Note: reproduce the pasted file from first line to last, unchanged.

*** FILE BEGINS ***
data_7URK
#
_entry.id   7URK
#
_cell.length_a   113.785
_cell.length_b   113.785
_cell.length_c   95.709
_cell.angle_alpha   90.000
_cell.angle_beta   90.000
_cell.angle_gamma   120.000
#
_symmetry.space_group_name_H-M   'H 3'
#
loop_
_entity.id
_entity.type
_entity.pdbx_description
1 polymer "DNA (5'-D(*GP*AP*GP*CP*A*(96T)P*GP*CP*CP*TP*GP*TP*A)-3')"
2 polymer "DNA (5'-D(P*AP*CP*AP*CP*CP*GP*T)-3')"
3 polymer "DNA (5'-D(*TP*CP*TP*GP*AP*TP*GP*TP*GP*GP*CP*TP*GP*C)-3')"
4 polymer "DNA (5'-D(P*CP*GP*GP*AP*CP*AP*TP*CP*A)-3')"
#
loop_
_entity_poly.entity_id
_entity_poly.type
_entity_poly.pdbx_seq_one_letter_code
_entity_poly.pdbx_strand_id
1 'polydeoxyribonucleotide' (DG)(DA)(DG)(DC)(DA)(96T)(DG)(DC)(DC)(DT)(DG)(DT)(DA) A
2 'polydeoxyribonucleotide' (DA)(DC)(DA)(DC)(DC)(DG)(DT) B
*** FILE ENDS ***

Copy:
data_7URK
#
_entry.id   7URK
#
_cell.length_a   113.785
_cell.length_b   113.785
_cell.length_c   95.709
_cell.angle_alpha   90.000
_cell.angle_beta   90.000
_cell.angle_gamma   120.000
#
_symmetry.space_group_name_H-M   'H 3'
#
loop_
_entity.id
_entity.type
_entity.pdbx_description
1 polymer "DNA (5'-D(*GP*AP*GP*CP*A*(96T)P*GP*CP*CP*TP*GP*TP*A)-3')"
2 polymer "DNA (5'-D(P*AP*CP*AP*CP*CP*GP*T)-3')"
3 polymer "DNA (5'-D(*TP*CP*TP*GP*AP*TP*GP*TP*GP*GP*CP*TP*GP*C)-3')"
4 polymer "DNA (5'-D(P*CP*GP*GP*AP*CP*AP*TP*CP*A)-3')"
#
loop_
_entity_poly.entity_id
_entity_poly.type
_entity_poly.pdbx_seq_one_letter_code
_entity_poly.pdbx_strand_id
1 'polydeoxyribonucleotide' (DG)(DA)(DG)(DC)(DA)(96T)(DG)(DC)(DC)(DT)(DG)(DT)(DA) A
2 'polydeoxyribonucleotide' (DA)(DC)(DA)(DC)(DC)(DG)(DT) B